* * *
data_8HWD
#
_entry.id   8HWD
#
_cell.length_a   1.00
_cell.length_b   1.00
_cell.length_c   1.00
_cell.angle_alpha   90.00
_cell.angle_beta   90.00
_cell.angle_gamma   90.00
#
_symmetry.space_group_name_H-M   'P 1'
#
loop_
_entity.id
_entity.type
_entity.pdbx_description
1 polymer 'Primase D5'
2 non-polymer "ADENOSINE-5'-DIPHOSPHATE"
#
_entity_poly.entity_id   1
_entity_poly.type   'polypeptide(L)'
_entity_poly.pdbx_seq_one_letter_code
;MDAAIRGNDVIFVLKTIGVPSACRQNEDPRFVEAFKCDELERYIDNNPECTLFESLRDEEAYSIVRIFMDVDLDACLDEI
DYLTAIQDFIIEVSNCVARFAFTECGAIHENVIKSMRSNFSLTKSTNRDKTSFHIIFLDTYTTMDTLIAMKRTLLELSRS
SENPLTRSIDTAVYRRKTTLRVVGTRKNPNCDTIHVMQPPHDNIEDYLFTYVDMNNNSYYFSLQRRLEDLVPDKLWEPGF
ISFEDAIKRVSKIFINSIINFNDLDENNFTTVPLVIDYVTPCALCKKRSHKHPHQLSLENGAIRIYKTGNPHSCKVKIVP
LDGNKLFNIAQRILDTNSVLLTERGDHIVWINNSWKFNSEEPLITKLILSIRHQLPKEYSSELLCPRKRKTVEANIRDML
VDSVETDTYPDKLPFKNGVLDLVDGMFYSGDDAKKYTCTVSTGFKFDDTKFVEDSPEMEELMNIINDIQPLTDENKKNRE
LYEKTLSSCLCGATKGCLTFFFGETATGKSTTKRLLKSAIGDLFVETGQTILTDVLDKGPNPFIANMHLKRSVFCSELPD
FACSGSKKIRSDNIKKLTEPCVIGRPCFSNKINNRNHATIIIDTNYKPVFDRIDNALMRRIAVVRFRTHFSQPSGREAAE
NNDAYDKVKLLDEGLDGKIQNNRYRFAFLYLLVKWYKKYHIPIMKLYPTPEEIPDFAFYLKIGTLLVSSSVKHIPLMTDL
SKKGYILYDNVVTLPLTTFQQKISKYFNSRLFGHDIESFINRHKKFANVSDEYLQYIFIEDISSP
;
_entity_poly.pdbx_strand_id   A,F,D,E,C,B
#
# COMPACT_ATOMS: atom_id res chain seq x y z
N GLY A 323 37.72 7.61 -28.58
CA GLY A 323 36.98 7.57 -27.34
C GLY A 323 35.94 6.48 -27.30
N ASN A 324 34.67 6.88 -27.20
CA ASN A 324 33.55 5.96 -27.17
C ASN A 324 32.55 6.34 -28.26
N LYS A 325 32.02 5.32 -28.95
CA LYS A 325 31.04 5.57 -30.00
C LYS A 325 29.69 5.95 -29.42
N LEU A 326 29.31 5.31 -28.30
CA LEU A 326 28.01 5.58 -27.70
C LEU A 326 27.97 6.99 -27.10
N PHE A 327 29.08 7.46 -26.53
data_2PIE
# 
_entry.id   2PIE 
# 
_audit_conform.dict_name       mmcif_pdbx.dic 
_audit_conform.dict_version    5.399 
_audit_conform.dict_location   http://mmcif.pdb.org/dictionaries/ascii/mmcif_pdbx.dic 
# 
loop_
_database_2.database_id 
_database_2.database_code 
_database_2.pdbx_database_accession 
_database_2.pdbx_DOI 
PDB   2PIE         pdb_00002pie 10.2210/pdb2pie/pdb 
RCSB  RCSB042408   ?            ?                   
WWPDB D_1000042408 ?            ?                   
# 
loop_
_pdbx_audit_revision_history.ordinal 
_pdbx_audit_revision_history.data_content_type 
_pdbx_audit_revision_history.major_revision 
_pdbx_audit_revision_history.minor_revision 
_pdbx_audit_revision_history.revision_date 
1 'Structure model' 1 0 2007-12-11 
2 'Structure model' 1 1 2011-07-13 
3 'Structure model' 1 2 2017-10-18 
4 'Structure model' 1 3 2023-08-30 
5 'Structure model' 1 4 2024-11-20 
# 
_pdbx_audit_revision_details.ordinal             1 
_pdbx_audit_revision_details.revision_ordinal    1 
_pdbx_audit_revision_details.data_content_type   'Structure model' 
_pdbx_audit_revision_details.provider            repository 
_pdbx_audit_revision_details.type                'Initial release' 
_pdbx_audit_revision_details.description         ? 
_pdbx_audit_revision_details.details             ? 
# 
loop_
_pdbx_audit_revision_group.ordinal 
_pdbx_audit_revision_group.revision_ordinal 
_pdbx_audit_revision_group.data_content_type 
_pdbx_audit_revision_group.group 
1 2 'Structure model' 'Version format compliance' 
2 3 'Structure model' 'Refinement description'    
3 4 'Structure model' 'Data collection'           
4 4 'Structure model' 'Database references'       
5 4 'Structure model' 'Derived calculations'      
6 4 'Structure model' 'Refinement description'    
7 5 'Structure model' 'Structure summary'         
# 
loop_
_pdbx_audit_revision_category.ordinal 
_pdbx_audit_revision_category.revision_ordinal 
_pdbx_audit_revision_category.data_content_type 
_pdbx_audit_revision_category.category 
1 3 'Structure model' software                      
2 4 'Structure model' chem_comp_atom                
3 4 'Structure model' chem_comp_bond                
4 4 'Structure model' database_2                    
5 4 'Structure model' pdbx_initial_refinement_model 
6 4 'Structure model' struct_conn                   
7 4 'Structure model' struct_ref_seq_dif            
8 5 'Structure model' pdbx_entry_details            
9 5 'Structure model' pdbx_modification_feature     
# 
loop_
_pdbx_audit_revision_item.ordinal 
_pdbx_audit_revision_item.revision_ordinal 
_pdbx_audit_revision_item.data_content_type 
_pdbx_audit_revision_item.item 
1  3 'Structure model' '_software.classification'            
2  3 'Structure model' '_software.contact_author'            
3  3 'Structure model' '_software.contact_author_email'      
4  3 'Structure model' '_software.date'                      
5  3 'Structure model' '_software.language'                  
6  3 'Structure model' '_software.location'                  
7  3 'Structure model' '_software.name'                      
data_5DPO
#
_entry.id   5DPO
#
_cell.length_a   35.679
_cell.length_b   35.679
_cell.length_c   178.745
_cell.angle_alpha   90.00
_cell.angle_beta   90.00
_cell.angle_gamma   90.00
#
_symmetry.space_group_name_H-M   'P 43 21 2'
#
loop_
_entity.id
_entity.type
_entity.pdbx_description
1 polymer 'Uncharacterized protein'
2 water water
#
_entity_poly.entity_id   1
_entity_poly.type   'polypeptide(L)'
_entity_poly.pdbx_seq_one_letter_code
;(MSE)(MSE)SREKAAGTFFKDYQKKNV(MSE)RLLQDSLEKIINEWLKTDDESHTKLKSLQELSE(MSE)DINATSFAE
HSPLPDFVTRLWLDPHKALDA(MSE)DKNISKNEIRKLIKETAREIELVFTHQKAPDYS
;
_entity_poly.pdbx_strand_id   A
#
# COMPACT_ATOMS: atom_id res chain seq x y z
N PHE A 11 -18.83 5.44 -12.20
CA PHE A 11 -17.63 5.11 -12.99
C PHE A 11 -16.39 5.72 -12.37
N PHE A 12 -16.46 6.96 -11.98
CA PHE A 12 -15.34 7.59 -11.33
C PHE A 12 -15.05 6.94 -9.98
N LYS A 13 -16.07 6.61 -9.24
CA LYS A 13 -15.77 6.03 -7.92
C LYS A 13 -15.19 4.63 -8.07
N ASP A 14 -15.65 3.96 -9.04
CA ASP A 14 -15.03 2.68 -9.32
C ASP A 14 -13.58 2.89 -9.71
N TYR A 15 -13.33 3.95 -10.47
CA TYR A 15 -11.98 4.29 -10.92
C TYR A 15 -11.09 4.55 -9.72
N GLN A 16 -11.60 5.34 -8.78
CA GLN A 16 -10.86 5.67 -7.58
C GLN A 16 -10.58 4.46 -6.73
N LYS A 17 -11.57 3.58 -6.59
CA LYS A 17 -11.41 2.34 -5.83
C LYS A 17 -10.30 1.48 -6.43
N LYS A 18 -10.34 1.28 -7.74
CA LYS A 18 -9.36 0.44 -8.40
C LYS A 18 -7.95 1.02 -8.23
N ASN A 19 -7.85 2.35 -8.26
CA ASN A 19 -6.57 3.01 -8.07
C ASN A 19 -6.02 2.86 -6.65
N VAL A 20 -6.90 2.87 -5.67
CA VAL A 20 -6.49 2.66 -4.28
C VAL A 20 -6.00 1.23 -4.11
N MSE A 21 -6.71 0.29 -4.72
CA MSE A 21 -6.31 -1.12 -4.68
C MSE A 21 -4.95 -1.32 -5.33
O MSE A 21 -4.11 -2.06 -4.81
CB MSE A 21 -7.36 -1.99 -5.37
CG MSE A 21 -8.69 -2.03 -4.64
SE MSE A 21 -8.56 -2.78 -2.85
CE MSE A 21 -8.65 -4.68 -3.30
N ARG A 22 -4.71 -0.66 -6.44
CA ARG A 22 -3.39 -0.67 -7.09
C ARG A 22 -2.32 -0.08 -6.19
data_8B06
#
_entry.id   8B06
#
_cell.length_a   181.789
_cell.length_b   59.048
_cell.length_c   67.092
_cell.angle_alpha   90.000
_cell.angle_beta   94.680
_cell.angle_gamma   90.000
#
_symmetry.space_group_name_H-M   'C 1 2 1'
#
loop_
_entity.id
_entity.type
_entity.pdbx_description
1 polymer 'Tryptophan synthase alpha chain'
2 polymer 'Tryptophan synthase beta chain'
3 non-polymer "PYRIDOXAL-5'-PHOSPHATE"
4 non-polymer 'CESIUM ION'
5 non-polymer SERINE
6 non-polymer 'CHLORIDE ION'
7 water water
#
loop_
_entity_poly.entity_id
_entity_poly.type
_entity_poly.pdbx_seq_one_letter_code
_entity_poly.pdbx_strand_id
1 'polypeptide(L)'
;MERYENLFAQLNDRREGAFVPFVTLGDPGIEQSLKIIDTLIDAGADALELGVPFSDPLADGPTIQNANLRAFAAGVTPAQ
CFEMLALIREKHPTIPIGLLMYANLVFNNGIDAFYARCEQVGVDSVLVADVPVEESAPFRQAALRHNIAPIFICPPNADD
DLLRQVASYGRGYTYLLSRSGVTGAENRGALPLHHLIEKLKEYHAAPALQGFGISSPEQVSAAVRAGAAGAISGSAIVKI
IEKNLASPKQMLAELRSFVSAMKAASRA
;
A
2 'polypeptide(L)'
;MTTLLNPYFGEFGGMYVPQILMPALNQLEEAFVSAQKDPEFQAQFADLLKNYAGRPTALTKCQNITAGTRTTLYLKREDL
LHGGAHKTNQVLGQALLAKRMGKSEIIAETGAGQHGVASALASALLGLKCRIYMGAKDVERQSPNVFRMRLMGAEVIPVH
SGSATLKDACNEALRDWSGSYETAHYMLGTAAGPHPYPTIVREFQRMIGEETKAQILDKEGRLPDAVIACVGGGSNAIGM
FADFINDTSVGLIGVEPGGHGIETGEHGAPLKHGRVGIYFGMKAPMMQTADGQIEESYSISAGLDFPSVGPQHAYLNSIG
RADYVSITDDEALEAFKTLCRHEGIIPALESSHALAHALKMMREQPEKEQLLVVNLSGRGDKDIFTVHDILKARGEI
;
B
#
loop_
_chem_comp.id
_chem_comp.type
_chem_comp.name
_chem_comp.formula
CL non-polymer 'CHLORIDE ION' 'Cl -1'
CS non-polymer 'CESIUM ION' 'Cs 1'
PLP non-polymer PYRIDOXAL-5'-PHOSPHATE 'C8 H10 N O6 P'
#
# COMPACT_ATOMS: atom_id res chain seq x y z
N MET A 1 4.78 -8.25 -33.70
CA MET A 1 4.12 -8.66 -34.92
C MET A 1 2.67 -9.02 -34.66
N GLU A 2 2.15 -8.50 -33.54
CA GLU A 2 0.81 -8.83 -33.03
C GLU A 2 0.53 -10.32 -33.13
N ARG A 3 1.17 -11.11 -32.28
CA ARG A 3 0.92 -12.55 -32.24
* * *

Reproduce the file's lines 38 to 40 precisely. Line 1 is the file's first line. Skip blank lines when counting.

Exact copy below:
N GLY A 323 37.72 7.61 -28.58
CA GLY A 323 36.98 7.57 -27.34
C GLY A 323 35.94 6.48 -27.30